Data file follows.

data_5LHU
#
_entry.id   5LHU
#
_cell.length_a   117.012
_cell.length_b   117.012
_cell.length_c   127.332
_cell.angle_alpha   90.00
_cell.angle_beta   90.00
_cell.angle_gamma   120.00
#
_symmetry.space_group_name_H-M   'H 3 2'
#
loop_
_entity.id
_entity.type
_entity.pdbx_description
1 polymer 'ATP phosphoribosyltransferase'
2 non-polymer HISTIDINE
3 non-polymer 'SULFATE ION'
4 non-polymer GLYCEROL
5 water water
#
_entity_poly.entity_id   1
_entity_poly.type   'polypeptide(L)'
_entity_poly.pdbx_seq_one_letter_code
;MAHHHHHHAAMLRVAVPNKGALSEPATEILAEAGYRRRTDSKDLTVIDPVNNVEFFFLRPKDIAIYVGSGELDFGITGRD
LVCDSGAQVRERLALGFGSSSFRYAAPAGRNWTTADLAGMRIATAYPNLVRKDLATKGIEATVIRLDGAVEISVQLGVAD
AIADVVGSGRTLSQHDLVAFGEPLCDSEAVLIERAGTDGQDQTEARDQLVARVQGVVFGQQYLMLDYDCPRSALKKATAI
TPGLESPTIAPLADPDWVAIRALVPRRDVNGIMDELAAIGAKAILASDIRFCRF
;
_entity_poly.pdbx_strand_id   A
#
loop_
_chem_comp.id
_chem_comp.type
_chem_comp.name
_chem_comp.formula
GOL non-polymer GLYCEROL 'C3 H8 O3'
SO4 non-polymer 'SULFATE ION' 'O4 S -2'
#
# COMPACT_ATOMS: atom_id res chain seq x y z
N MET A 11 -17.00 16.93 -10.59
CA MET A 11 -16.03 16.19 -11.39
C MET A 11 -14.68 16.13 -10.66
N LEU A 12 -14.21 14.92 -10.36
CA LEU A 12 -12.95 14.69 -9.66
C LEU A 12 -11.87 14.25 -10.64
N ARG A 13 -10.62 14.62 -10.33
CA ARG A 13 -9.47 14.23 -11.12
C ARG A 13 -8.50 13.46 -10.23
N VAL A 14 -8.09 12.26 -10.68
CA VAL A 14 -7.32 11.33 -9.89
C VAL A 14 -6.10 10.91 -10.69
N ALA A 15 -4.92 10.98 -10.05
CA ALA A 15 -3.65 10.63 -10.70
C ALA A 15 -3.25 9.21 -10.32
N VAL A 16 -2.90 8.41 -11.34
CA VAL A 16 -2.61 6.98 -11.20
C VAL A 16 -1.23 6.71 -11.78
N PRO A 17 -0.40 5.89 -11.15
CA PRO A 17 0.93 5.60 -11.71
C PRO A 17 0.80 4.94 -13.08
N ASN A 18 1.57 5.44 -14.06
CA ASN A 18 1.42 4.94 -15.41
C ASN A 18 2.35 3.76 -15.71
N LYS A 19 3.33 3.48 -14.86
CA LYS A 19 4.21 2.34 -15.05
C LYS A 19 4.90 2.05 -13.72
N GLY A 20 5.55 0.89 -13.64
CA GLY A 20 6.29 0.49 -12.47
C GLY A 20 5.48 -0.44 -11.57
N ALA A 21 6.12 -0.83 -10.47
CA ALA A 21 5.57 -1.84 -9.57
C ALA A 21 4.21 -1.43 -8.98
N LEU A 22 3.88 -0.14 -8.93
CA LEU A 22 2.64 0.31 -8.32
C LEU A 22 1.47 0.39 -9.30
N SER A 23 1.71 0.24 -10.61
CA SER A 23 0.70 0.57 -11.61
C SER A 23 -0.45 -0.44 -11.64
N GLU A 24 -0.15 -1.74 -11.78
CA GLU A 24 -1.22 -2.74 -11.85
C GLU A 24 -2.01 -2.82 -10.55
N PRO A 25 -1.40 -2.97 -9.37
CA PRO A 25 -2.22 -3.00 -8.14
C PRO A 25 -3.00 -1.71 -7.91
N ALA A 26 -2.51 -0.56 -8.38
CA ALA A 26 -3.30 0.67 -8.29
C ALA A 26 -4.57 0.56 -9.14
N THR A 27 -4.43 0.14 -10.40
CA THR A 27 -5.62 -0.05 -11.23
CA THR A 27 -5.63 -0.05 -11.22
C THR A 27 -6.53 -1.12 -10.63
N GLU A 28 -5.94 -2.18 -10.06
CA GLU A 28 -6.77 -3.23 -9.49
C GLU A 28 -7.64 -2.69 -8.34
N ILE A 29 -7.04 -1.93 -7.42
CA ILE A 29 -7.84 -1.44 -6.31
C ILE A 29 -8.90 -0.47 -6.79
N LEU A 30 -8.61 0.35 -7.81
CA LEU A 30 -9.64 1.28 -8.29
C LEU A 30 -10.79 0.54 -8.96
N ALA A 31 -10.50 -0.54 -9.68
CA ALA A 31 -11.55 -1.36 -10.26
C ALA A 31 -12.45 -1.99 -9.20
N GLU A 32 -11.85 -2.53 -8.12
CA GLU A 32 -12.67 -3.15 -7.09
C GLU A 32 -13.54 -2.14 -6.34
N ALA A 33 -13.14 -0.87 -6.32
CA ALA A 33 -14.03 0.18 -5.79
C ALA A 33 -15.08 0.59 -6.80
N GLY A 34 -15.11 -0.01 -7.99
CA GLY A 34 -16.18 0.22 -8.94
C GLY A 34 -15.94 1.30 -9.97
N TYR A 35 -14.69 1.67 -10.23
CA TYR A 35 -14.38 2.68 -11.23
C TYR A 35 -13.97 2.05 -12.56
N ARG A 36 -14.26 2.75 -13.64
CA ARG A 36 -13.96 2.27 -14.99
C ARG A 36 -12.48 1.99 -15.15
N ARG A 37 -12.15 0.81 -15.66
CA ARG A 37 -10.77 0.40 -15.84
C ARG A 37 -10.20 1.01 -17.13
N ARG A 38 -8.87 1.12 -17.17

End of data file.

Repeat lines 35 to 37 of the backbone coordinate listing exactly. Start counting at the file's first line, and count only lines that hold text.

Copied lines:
_chem_comp.id
_chem_comp.type
_chem_comp.name